"If ye love wealth better than liberty, the tranquility of servitude better than the animating contest of freedom, go home from us in peace. We ask not your counsels or your arms. Crouch down and lick the hands which feed you. May your chains set lightly upon you, and may posterity forget that you were our countrymen." --- Samuel Adams

  24. #23
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    My tuppence worth. I have actually given this some thought in the past.

    From my observations, the butt end of all the various lengths, B, S, normal and L, all have the same bum profile.

    The geometry of the stock is adjusted to present the same size shape and inletting to allow for the one size butt plate to fit all.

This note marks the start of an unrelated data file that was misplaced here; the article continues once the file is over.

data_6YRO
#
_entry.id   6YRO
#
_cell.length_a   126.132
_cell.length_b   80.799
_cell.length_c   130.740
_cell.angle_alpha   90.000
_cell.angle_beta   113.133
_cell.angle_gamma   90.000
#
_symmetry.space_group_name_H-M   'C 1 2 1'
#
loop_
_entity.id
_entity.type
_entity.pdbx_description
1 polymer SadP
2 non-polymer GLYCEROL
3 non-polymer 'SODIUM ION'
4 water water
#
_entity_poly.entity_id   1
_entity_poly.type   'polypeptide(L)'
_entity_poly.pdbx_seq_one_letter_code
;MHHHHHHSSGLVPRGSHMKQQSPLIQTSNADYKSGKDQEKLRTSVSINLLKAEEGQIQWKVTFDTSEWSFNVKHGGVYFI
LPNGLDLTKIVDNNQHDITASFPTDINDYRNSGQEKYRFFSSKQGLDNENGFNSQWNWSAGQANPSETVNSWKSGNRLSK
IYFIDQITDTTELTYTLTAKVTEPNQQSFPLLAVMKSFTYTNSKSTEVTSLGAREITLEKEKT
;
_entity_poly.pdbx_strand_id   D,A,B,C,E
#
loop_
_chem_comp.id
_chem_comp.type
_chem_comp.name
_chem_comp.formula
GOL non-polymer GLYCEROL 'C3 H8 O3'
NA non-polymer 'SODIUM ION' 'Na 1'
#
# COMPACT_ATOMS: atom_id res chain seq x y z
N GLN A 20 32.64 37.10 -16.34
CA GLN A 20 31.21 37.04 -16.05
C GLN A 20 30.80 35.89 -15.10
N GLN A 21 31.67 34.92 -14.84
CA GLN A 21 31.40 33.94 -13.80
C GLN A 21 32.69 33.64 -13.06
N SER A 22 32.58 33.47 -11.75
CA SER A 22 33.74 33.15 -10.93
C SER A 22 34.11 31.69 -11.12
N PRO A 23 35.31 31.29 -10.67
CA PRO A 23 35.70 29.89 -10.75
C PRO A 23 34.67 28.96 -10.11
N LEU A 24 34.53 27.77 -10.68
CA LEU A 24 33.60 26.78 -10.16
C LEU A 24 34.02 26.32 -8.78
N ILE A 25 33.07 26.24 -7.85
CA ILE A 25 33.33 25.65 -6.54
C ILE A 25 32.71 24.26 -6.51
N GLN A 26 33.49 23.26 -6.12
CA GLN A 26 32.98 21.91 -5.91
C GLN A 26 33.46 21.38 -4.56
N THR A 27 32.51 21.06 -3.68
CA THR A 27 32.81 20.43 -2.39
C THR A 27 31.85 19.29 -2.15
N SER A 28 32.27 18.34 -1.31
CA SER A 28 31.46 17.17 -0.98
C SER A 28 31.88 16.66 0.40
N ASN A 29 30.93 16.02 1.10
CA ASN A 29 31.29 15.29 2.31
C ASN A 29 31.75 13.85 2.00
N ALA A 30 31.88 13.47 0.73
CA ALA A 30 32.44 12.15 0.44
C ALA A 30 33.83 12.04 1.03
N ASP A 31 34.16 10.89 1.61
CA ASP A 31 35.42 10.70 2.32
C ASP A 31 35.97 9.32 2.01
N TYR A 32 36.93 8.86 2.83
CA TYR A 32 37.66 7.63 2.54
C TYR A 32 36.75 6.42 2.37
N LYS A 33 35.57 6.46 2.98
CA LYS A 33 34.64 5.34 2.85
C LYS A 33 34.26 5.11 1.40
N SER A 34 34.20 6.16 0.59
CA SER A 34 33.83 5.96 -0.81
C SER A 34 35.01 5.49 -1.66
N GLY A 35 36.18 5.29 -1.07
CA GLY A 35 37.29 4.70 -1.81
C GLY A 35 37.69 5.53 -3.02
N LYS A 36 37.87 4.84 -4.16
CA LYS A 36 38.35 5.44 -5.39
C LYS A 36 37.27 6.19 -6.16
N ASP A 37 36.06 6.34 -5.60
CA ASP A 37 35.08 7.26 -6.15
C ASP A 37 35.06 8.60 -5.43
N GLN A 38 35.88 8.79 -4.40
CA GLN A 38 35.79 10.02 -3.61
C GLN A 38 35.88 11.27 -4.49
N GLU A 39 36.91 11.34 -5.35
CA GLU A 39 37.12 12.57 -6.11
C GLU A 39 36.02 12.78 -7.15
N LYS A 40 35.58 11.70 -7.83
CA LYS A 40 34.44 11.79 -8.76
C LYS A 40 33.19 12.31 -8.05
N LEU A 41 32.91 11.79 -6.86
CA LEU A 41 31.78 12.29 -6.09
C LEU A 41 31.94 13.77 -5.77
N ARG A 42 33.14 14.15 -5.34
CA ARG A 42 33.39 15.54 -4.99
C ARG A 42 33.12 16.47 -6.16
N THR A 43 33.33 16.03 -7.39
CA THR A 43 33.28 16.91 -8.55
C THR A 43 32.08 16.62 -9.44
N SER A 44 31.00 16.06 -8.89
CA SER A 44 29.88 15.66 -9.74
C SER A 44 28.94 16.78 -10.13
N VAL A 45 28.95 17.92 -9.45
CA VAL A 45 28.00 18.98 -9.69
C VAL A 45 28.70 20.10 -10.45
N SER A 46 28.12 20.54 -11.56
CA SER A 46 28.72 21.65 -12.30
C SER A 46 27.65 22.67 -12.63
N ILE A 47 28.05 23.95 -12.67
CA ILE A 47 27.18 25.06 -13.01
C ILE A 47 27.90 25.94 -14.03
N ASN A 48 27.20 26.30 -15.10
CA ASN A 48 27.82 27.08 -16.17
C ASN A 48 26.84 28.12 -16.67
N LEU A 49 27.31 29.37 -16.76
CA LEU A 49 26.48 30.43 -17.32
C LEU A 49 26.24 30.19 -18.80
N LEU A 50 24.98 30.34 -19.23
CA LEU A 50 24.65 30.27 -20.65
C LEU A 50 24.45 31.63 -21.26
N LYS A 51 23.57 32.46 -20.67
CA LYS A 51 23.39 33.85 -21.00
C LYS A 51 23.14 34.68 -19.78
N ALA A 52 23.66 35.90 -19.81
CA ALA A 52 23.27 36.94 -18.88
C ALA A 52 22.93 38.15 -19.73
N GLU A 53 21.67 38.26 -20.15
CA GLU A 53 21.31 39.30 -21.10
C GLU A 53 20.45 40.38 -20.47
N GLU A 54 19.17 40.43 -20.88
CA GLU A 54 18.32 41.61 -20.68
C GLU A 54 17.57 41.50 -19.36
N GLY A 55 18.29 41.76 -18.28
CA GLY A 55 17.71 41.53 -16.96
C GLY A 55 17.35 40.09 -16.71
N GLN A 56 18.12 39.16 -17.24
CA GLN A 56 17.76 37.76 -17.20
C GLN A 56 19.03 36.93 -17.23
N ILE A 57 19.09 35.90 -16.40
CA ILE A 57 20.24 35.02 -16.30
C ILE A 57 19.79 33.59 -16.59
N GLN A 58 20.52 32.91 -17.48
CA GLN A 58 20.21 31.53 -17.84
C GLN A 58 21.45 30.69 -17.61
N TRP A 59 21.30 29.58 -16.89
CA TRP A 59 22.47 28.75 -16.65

I even have a small length butt cut back and factory extended to normal length. It wears a normal size butt plate too.

    I have a bin full of butt plates, MLE and SMLE. I just measured, they all vary a little, the overall variation amongst a dozen of them being almost 1/4 inch in length. The variation occurs between the bottom screw hole and the toe. The rest of the dimensions such as hole centers and distance to top appears to be the same, including the relative position of the trap. Widths vary too, but look to be filed and shaped to suit.

    My thoughts are that the wee short ones have been filed and sanded to fit whatever sanded stock they were on, whether military or sporterised.


    When fitting up a butt plate, I usually go through the bin and find one that is just UNDER size. I fit so that the wood is even with the brass or slightly proud.